Each individual cell 5 may have an E.M.F. of about 2 volts and occupy an area of about 40 square yards, so that a 100 volt battery generating power of the order of 5 megawatts and made up of fifty cells arranged in ten rows containing five cells in each row would occupy a total area of about 2000 square yards, for instance, a rectangular area measuring approximately 100 yards by 20 yards.
The potential difference between adjacent cells 5 is low and leakage is consequently small. In addition, the cells 20 between which a relatively high potential difference exists and from which power is taken off through cables 19 (FIG. 2), are so far apart that leakage is minimal.
Each electrode unit 6, 8 includes an electrode which is made of or coated with a material which reacts electrochemically with sea water and preferably takes the form of a plate 12, the surface area of which is increased by the provision of tubes 13 welded at one end in apertures in the plate. The plates 12 of each cell may be mounted with their tubes 13 extending away from or towards each other as shown in FIGS. 3 and 4 respectively and in the latter case it may be expedient, as shown in FIG. 5, for opposing tubes 14 and 15 to slide one within the other with the interposition of concentric spacing rings 16 of insulating material which are axially bored at 17 for the passage of the electrolyte. In this case, the gap 18 between the concentric walls of the opposing tubes 14, 15 is extremely short and a flow of cooling medium may be passed in an axial direction through the innermost 14 of each concentric pair of tubes.
Any heat generated will normally be dissipated due to displacement of the heated water by convection and by normal tidal movement. In the long term however, any overall increase in the warmth of the water could be used, with advantage, to aid fish farming.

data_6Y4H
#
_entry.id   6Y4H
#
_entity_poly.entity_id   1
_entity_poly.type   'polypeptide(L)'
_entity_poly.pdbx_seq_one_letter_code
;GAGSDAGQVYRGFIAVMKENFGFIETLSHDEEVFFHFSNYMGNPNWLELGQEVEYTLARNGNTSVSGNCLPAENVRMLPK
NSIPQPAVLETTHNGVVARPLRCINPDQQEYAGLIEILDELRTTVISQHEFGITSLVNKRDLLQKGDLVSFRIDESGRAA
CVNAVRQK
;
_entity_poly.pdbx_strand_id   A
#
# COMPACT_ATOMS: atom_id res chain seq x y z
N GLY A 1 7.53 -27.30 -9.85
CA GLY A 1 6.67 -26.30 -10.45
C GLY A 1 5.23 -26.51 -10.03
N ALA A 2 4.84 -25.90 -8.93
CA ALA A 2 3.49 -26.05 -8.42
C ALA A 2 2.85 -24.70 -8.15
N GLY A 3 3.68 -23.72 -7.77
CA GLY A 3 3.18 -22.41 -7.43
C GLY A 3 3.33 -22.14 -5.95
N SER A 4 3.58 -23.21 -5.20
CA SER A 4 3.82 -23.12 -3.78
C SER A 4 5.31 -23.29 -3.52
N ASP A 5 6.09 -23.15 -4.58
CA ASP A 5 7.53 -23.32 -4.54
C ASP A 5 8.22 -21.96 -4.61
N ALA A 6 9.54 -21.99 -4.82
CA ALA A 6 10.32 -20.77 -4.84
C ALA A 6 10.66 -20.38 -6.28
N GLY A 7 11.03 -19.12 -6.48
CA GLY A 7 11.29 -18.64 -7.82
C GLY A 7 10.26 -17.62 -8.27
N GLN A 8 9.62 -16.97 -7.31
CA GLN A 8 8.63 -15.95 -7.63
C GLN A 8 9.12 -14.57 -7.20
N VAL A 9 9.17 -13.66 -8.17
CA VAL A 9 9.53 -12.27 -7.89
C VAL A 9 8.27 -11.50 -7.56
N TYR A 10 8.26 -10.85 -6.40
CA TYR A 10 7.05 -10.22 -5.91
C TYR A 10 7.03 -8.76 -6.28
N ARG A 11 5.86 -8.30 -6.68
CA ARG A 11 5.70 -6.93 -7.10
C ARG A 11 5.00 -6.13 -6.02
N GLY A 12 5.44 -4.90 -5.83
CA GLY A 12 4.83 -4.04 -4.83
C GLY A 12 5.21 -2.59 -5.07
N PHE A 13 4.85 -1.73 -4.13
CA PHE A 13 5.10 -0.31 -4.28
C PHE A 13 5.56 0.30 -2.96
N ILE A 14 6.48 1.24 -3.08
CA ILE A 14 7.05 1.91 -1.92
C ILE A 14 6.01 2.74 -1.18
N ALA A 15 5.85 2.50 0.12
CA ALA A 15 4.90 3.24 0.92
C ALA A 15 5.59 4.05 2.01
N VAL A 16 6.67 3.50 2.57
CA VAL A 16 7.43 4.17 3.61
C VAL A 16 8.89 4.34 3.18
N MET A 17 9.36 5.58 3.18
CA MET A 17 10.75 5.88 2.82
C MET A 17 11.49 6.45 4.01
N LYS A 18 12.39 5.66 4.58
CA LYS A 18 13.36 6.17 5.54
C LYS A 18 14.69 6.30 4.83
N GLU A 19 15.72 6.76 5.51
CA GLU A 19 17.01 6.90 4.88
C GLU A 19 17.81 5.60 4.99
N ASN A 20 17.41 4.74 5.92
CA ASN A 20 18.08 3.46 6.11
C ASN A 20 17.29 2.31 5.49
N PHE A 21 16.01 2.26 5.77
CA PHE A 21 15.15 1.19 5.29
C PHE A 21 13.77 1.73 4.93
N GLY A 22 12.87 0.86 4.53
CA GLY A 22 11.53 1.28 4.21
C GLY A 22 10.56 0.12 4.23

At the maximum voltage generated, the direct current can be converted to alternating current using a standard rotary or static converter and since the whole battery floats the converter can be mounted on one of the upper units 6 or, if this is submerged, on a platform or tower mounted thereon.
Alternatively, the D.C. cable could be run ashore for connection to a shore-based converter. In the latter case, the whole installation could be completely submerged and consequently not subject to air erosion, wave action or other extraneous forces other than tidal flow which is well taken care of by the anchor warps 3.
The invention accordingly provides a trouble-free means of generating electricity which is particularly applicable to the supply of power to remote islands where the installation could be anchored in sheltered waters subject only to the rise and fall of the tide and to swells or choppy surface action which would have little effect on an installation of this size.
One embodiment of the invention will be described, by way of example, with reference to the accompanying drawing in which:
FIG. 1 shows, in elevation, a row of electric cells forming part of a floating battery anchored to the sea bed;
FIG. 2 shows, in perspective, two rows of electric cells and the external power take-off connections;
FIGS. 3 and 4 show, in elevation, electric cells having different forms of electrodes; and
FIGS. 5 and 6 show, in elevation and horizontal section respectively, parts of two interengaging electrodes of an electric cell.